Dr. Bob Gilbert
Just recently we found another unfamiliar plant blooming along the road side. I often worry that I have given the impression that while driving I am only looking for plants and not the highway. I have to admit I am often the passenger.
Our early February discovery was only in two small clumps. Its small white booms resembled an apple tree bloom to me. The blooms occurred in pairs facing away from each other. For several days we pondered the identity of this plant. It took a plant identification ID app belonging to photographer Karen Lawrence to identify it as a Bush Honeysuckle.
Karen writes, “Seek is an App by iNaturalist that helps identify plant and animals. It is free and not always correct but is a great tool to use to get an idea of your plant observations. It is available for iPhone and iPad. You use your phone’s camera to point at plants, insects, fungi and more, and the App will try to identify the item for you. You can take a photo and have a record. It takes some practice because the camera image has to be sharp and pretty close to the subject. iNaturalist is a joint initiative of The California Academy of Sciences and the National Geographic Society.”
There are other apps that will do almost the same thing.
Considering it is a honeysuckle we were amazed that we found only two small clumps as this entire genus of these plants are considered very invasive. I had never seen this particular plant before. I now know it is Lonicera fragrantisima (Lon-iss-er-a fra-gran-tis -I-ma) having many common names: Winter Honeysuckle, Fragrant Honeysuckle, January Jasmine, Chinese Honeysuckle, Kiss-me-at-the- gate and Sweet Breath of Spring. These common names are informative which is unusual. It is native to China, blooms in January or earlier and is very fragrant. Reading about it I learned it only infrequently produces berries that are distributed by birds. Some authors have inaccurately labeled this plant invasive. It does not produce enough fruit to be heavily distributed. It only rarely sends up shoots from its roots.
I once went to a garden club meeting where one of the members announced she was new at gardening. “I do not know much except I only want to grow native plants.” This raises some interesting thoughts. Plants from other countries introduced here have the reputation of being invasive because there are no natural predators here to check their expansion. You could say that all plants are invasive to some degree as they need to bloom to reproduce in order survive. Some are more prolific than others. A more accurate descriptive term to use in instead of invasive would be aggressive. But it needs some sort of adjective for clarification. For example, we have a cut-over bank that was created to make room for our house and the front parking court. This one area was quickly covered with scarlet oak seedlings that in 14 years have grown to 8-10 feet tall. Scarlet Oaks are not considered invasive but, on our site, they seem to be invasive but just locally. We are not covered up with Scarlet Oaks elsewhere. So, you might say Scarlet Oaks can aggressively germinate in new cut-over areas. There are many other examples of plant first colonizers in new cuts. One common one is Sumac.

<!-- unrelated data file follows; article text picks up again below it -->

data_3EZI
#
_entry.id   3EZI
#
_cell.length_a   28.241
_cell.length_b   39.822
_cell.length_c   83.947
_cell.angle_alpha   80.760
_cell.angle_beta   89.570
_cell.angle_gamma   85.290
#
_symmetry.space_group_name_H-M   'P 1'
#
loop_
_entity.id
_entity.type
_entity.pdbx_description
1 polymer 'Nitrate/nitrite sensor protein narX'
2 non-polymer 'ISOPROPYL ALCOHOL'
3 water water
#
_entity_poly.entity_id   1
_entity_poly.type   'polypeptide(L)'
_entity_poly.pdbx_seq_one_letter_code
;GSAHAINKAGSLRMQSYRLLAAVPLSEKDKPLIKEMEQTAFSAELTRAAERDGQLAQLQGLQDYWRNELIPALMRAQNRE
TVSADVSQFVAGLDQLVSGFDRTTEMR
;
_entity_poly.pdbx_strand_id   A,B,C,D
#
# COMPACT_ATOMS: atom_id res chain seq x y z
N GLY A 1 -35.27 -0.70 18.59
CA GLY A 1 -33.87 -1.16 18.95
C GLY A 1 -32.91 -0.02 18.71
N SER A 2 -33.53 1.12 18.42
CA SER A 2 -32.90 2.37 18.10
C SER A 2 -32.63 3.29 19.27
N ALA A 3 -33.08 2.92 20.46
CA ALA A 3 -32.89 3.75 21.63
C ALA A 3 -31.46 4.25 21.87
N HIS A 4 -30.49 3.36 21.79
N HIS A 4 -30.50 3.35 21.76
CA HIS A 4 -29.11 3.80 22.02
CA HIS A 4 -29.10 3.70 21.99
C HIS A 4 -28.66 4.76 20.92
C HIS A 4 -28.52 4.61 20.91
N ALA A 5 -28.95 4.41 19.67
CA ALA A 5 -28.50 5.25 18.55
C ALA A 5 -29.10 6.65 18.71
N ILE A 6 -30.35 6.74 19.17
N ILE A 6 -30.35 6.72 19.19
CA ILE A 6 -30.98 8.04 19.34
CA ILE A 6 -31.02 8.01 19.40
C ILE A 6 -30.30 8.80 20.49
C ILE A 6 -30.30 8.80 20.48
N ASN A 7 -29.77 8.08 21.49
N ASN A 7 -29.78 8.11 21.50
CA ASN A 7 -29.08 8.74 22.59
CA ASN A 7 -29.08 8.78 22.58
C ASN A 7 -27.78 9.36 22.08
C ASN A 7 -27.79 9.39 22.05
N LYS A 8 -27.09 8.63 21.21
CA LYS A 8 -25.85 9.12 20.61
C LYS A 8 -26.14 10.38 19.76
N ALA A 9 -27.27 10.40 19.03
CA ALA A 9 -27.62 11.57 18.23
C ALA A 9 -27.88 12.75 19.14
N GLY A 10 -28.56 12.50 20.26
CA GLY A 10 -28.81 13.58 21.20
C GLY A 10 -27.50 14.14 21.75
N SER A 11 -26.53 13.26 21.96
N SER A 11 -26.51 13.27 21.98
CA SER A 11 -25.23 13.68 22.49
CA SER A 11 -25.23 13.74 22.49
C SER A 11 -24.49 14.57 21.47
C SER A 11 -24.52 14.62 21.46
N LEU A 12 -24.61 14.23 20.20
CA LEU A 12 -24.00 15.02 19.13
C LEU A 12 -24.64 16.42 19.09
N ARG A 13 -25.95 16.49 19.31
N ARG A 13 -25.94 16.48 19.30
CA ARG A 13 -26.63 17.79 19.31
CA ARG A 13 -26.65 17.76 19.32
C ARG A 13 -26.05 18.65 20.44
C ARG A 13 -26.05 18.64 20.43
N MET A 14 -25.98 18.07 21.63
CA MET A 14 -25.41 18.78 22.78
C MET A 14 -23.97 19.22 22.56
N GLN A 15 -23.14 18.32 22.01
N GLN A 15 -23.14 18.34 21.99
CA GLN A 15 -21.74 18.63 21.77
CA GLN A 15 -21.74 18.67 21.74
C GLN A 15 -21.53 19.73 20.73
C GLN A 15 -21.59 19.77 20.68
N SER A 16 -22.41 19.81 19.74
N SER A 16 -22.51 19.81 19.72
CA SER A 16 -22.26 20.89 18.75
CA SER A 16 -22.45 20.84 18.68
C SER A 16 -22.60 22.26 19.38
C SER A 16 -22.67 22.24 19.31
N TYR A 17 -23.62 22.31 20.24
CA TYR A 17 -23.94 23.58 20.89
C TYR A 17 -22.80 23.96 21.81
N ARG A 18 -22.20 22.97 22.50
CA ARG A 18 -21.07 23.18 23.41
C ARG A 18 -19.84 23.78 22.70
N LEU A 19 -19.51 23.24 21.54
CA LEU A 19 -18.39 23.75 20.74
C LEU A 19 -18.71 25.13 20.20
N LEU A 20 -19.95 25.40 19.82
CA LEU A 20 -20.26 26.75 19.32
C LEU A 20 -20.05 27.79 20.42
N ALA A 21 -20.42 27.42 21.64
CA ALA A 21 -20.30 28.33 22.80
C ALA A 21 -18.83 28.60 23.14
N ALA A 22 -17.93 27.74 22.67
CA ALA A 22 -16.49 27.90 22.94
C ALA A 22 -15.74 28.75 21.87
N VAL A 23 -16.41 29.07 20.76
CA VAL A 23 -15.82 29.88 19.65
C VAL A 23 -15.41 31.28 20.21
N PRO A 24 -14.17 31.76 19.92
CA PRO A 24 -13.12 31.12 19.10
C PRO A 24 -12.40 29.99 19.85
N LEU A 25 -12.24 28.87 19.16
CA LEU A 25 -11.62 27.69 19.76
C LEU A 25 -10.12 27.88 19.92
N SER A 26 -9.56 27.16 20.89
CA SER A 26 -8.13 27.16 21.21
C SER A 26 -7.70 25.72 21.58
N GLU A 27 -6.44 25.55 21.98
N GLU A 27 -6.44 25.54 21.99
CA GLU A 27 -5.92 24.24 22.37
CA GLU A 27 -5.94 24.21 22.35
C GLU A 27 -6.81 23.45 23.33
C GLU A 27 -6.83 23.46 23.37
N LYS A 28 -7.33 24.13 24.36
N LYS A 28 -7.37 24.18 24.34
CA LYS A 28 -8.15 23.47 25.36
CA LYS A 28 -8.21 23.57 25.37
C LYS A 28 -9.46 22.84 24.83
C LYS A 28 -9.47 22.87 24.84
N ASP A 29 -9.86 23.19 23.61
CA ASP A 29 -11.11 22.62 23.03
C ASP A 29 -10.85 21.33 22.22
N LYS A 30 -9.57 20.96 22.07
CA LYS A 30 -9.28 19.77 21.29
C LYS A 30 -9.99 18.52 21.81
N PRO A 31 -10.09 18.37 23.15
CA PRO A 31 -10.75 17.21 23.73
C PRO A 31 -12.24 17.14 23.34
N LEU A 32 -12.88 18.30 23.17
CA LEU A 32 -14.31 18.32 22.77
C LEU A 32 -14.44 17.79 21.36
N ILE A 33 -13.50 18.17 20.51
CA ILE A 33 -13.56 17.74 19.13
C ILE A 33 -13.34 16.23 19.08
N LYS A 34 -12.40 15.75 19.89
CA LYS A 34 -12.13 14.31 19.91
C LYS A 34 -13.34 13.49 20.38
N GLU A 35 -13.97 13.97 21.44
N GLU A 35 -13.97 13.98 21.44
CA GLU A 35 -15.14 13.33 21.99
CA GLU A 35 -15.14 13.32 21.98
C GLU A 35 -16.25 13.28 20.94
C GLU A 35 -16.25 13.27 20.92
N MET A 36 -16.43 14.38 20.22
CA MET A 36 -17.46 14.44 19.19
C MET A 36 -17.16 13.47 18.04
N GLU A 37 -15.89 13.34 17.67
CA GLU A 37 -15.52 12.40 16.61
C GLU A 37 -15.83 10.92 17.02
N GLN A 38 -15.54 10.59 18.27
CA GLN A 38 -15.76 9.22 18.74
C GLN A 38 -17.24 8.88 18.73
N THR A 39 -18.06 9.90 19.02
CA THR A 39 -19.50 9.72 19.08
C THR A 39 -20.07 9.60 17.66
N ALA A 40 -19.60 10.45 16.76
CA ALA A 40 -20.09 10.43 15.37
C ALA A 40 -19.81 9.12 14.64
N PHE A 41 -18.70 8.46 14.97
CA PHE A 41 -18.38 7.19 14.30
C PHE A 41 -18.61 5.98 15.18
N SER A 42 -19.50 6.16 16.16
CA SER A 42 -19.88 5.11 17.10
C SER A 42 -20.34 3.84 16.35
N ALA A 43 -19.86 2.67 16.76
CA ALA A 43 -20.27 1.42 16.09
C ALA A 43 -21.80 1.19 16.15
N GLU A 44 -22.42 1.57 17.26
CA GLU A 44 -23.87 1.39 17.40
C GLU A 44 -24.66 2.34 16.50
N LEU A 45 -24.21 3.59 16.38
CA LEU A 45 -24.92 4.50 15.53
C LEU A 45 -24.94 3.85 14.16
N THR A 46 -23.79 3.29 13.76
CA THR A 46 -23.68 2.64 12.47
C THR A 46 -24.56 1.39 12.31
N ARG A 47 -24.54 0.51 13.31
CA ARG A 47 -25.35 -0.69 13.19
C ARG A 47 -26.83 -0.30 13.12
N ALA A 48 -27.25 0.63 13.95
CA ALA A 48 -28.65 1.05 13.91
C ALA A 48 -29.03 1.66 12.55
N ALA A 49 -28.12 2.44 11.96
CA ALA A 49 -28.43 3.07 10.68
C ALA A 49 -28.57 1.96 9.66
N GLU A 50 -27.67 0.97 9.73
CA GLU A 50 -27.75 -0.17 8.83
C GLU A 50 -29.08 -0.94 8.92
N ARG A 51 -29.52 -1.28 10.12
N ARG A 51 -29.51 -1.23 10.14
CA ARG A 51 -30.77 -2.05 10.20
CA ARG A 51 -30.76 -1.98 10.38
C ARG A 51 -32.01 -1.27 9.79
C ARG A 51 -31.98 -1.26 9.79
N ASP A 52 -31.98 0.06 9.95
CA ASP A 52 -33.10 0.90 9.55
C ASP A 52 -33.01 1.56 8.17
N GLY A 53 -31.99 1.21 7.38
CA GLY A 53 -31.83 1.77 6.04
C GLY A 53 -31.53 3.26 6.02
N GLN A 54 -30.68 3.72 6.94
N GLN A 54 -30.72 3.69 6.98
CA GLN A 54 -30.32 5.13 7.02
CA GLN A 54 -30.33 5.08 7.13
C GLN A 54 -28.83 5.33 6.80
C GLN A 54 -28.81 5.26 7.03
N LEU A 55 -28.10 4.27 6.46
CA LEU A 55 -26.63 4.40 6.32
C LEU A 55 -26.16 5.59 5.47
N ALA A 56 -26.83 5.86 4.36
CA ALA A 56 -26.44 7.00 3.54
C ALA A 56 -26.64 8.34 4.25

So, this new gardener more clearly could have said that she did not want to grow aggressive plants or aggressively invasive plants even natives.
Fragrant honeysuckle unlike its cousins is not aggressively invasive. The plants we found most likely originated from bird-distributed seeds from a mature planting we found about 1/14 mile away. We have vigorously looked for other seedlings in many other areas and have found none.
Lonicera fragrantissma has value as a landscape plant. It is well behaved, growing to just 6-10 feet. It has no disease problems to speak of. It can be used as an informal hedge and can be planted among other shrubs in a mixed hedge. This is not particularly a handsome shrub so it is not a good choice as a garden feature. It is often planted along a woodland edge. Even its blooms are not very showy. Its fragrance is its main feature. Its foliage often stays into winter. It does not have particular soil or moisture requirements. It does best in full sun. Because it blooms so early it could be a good pollen source for bees. It is hardy from Zones 4-8.
I became curious about its one common name Kiss-me-at-the-gate. I could never find an explanation about the name except there are few other plants with the same name. In F. Scott Fitzgerald’s book “The Great Gatsby” there is a description of the house front entrance being flanked on both sides by Kiss-me-at-the-gate. One thing for sure is that you do not need a garden gate to grow this shrub.
Dr. Bob Gilbert is co-founder of Smith Gilbert Gardens in Kennesaw, Ga.
Karen Lawrence is a professional horticultural and wildlife photographer from Franklin.